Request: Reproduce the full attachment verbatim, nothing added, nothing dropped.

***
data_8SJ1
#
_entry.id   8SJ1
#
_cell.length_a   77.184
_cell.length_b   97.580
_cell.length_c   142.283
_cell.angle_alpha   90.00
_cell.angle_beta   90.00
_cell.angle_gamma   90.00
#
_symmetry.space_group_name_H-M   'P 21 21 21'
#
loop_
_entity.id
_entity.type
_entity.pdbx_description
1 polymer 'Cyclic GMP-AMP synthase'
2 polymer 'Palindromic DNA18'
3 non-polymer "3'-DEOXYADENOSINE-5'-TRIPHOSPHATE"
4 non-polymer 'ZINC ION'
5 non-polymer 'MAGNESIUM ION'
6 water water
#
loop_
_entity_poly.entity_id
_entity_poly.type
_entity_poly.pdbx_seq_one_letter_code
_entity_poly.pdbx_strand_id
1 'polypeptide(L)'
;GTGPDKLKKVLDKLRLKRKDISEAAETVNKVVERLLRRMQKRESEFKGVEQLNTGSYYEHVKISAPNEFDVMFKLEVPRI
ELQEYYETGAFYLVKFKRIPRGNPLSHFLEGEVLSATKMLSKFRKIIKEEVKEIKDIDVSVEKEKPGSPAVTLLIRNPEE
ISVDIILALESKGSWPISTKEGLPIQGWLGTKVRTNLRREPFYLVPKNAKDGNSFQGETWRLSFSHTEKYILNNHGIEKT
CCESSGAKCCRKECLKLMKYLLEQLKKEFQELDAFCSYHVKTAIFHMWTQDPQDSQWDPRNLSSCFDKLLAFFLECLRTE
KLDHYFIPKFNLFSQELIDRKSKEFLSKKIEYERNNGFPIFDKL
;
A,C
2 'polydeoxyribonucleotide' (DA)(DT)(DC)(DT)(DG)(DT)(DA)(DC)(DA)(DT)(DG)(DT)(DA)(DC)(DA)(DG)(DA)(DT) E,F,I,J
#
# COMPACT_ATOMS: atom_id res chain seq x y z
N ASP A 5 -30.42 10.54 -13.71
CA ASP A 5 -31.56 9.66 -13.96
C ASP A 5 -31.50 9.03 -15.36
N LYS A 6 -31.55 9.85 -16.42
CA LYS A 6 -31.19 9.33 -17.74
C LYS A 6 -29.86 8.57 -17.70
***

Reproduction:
data_8SJ1
#
_entry.id   8SJ1
#
_cell.length_a   77.184
_cell.length_b   97.580
_cell.length_c   142.283
_cell.angle_alpha   90.00
_cell.angle_beta   90.00
_cell.angle_gamma   90.00
#
_symmetry.space_group_name_H-M   'P 21 21 21'
#
loop_
_entity.id
_entity.type
_entity.pdbx_description
1 polymer 'Cyclic GMP-AMP synthase'
2 polymer 'Palindromic DNA18'
3 non-polymer "3'-DEOXYADENOSINE-5'-TRIPHOSPHATE"
4 non-polymer 'ZINC ION'
5 non-polymer 'MAGNESIUM ION'
6 water water
#
loop_
_entity_poly.entity_id
_entity_poly.type
_entity_poly.pdbx_seq_one_letter_code
_entity_poly.pdbx_strand_id
1 'polypeptide(L)'
;GTGPDKLKKVLDKLRLKRKDISEAAETVNKVVERLLRRMQKRESEFKGVEQLNTGSYYEHVKISAPNEFDVMFKLEVPRI
ELQEYYETGAFYLVKFKRIPRGNPLSHFLEGEVLSATKMLSKFRKIIKEEVKEIKDIDVSVEKEKPGSPAVTLLIRNPEE
ISVDIILALESKGSWPISTKEGLPIQGWLGTKVRTNLRREPFYLVPKNAKDGNSFQGETWRLSFSHTEKYILNNHGIEKT
CCESSGAKCCRKECLKLMKYLLEQLKKEFQELDAFCSYHVKTAIFHMWTQDPQDSQWDPRNLSSCFDKLLAFFLECLRTE
KLDHYFIPKFNLFSQELIDRKSKEFLSKKIEYERNNGFPIFDKL
;
A,C
2 'polydeoxyribonucleotide' (DA)(DT)(DC)(DT)(DG)(DT)(DA)(DC)(DA)(DT)(DG)(DT)(DA)(DC)(DA)(DG)(DA)(DT) E,F,I,J
#
# COMPACT_ATOMS: atom_id res chain seq x y z
N ASP A 5 -30.42 10.54 -13.71
CA ASP A 5 -31.56 9.66 -13.96
C ASP A 5 -31.50 9.03 -15.36
N LYS A 6 -31.55 9.85 -16.42
CA LYS A 6 -31.19 9.33 -17.74
C LYS A 6 -29.86 8.57 -17.70